The Kodi media player formerly known as XBMC, it is one of the cheapest, easiest ways to get your fix of TV shows, movies and sport. It’s available on every device – from smartphones to laptops – and it’s also open source, which mean there’s hundreds of addons that can make it even better. But which addons are worth adding? We’ve picked 7 essential Kodi addons you should download first.
Before we get to the add-ons, we’ll need to walk through adding Fusion Installer, an add-on manager for Kodi. The default Kodi install does not come with a full list of add-ons; instead you get a heavily curated selection of “official” add-ons that misses out on some of the best. Fusion fixes that, giving you full access to a whole suite of add-on repositories.
To install Fusion, follow these steps:
1. Fire up Kodi, then go to System->File Manager on the main page.
2. Select Add Source.
3. In the field where it asks you to enter a path for the media location, type inhttp://fusion.tvaddons.ag
4. You can also enter a name into the field to identify the source (Fusion).
5. Fusion will then be added to your list of sources.
6. Go back to the main page of Kodi, and select System. Click on the Add-ons tab, then select Install from Zip (you may have to click on ‘..’ to navigate up to the top level of the add-ons tree).
7. A list of sources will appear. Select Fusion. Then select start-here. Finally select plugin.program.addoninstaller-1.2.0.zip. (The version number may have changed by the time you read this, of course).
8. A note saying that Fusion is installed and active should briefly flash on screen. In some cases you might have difficulty starting the add-on, but if you close and restart Kodi, it should resolve it. There should be a brief popup saying that it’s building a database of add-ons.
9. Now when you click on Programs from the main page of Kodi, Addon Installer should be listed under installed add-ons. Select it, and it will take you to the directory, from which you can select any add-on you’d like – including all the ones listed below.
Now to take a look at some of the most polished add-ons available for Kodi!
Video add-ons: Genesis
Much like the stand-alone application Popcorn Time, Genesis makes us a little queasy from a copyright point of view. It’s an app that streams TV and movies from a variety of online sources, not all of which are legit.
Its legality aside, however, it is an amazing technical achievement. It provides a very convenient curated list of movies and TV shows, drawn from BitTorrent and direct download cloud drives.
From a user perspective, it very easy – just select your sorting criteria (IMDB rating, release date, popularity) or perform an actor or movie search. A list of hits with covers and IMDB info will appear, and you just select the movie or TV show you want. It will show you a list of sources that have that video available. Select the one you want, wait for the buffering period, then watch away.
Video add-ons: Navi-X
Where Genesis is a well-ordered video “store”, Navi-X revels in glorious user-generated chaos. Users, including you, can create their own playlists of music, movies and photos drawn from various online sources: YouTube, Icefilms, BitTorrent, cloud services and streaming media sites (including major TV channel streams).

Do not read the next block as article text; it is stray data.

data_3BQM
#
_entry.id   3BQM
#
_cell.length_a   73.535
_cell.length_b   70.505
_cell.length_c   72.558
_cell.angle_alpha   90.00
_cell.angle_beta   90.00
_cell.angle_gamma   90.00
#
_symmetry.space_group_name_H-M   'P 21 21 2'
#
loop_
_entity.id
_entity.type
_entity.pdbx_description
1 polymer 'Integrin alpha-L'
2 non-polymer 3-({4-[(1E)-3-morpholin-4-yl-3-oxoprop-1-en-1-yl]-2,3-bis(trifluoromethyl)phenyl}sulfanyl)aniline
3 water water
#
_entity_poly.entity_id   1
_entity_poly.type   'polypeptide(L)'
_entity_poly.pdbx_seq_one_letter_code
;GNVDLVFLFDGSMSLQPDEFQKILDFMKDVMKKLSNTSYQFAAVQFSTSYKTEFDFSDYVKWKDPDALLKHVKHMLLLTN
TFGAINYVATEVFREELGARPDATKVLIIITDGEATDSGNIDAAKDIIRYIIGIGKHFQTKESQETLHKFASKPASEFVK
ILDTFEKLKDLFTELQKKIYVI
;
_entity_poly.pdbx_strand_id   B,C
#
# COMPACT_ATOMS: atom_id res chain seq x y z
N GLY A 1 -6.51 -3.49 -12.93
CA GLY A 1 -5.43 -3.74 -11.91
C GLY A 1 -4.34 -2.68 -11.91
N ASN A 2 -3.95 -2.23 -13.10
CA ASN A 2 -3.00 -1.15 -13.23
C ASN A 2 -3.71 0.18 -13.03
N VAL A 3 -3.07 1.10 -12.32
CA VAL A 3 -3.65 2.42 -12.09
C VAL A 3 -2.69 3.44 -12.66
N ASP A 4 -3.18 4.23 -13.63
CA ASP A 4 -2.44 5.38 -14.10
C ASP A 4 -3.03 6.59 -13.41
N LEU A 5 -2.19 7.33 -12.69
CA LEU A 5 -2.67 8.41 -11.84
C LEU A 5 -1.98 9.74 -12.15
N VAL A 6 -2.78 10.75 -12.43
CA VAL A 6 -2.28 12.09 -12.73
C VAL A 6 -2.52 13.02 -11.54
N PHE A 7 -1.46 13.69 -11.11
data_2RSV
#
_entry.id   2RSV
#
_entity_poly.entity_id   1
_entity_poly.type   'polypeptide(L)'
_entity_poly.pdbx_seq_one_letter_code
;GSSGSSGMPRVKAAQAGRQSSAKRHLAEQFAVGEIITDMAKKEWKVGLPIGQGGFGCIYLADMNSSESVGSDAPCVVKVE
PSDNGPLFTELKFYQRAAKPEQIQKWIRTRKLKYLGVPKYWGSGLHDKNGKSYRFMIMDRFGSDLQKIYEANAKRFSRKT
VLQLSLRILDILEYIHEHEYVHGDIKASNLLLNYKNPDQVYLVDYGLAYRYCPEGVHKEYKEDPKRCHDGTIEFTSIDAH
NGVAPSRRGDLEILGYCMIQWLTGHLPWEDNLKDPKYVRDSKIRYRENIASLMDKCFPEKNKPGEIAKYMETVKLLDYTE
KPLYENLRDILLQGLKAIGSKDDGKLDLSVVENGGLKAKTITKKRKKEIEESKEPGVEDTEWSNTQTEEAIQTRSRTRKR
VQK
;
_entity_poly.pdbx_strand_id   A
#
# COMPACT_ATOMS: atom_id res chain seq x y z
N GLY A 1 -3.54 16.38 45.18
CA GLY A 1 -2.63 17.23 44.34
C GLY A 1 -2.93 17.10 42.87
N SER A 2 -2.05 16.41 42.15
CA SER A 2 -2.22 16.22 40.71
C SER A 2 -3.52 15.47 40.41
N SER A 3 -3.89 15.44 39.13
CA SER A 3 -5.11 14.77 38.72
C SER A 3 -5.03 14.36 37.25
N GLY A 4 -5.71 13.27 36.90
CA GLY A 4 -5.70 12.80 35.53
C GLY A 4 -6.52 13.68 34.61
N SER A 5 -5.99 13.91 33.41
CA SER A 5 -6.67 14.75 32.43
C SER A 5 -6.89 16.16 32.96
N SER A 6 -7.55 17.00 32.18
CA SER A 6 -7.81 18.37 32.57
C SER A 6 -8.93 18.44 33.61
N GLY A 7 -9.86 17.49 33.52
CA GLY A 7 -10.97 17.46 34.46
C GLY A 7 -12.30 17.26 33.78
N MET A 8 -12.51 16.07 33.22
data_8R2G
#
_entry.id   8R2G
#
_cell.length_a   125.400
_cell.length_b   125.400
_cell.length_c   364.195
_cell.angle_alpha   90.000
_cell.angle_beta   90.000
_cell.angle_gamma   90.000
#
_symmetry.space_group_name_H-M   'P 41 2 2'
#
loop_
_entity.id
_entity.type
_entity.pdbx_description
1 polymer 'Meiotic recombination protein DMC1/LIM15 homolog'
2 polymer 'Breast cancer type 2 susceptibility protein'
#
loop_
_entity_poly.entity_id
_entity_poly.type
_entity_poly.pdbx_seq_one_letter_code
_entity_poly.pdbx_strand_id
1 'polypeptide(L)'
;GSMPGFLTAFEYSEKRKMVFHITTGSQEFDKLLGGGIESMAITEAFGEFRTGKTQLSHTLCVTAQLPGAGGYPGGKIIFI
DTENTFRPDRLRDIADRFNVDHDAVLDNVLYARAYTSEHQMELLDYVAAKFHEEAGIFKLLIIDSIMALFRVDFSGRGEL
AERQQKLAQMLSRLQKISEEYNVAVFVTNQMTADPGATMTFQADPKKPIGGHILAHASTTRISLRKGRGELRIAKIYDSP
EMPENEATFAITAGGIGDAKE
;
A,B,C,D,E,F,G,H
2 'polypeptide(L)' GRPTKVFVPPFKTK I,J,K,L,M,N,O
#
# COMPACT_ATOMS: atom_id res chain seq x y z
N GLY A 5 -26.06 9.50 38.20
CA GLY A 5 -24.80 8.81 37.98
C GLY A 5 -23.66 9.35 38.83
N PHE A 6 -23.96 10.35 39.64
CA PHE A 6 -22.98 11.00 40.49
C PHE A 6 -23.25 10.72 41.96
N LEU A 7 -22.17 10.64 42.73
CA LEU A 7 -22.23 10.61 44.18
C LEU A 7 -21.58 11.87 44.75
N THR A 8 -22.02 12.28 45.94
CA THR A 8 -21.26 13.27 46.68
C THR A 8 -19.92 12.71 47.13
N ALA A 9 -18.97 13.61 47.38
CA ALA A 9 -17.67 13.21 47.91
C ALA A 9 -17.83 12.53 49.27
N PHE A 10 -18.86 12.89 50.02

These playlists can be shared and viewed by other people using Navi-X. The playlists appear as a simple on-screen list of media; select any one to view it. You can right click on any item to add it to your favourites.
The most popular lists tend to be on the illegal side (“top movies of 2015”), but there is plenty of legitimate content and really cool user lists to be found as well. It’s a strange, chaotic experience, but well worth investigating.
Video add-ons: Veetle
Veetle is an interesting add-on. In terms of content it’s not that great right now, but it’s a compelling idea that we hope gains some traction in the future.
It draws streams from the Veetle website and is essentially a venue for user-made television channels, complete with advanced schedules and a program guide. It doesn’t use a video-on-demand system; all streams are live (so if you miss something you’ll have to wait until it streams again).
Most of what is streaming right now seems to be television marathons (“all of the Game of Thrones episodes in a row!”), but we could see compelling user content in the future.
Video add-ons: 1Channel
An older streaming media add-on, 1Channel is similar in function to Genesis, though perhaps a little rougher around the edges. It draws media from cloud drives and streams them directly to your stream. It’s easy to navigate and use: find what you want to watch, select which source you’d like to stream it from, hope it works (and if it doesn’t, try another source).
Like Genesis, it’s well managed and curated, making it easy to browse through the content available.
Music add-ons: SHOUTcast 2
SHOUTcast 2 is an internet radio add-on, letting you listen to one of thousands of online radio stations right in the Kodi interface. It’s very easy to use, although given the raw volume of channels available it can be difficult to find just the right one for you. Thankfully it organises channels by Genre, which makes it a little easier to browse.
Program add-ons: SickBeard, CouchPotato
We’ve previously spoken about how to use programs such as CouchPotato or SickBeard, to automatically download TV shows and movies. SickBeard XBMC and CouchPotato Manager are add-ons that let you control these apps from within the loungeroom-friendly interface of Kodi. You’ll still need the apps installed on your PC to use them.
You can add new shows or movies, and check and stream your library with these apps, and they do a good job of letting you get to the core functionality of the apps.
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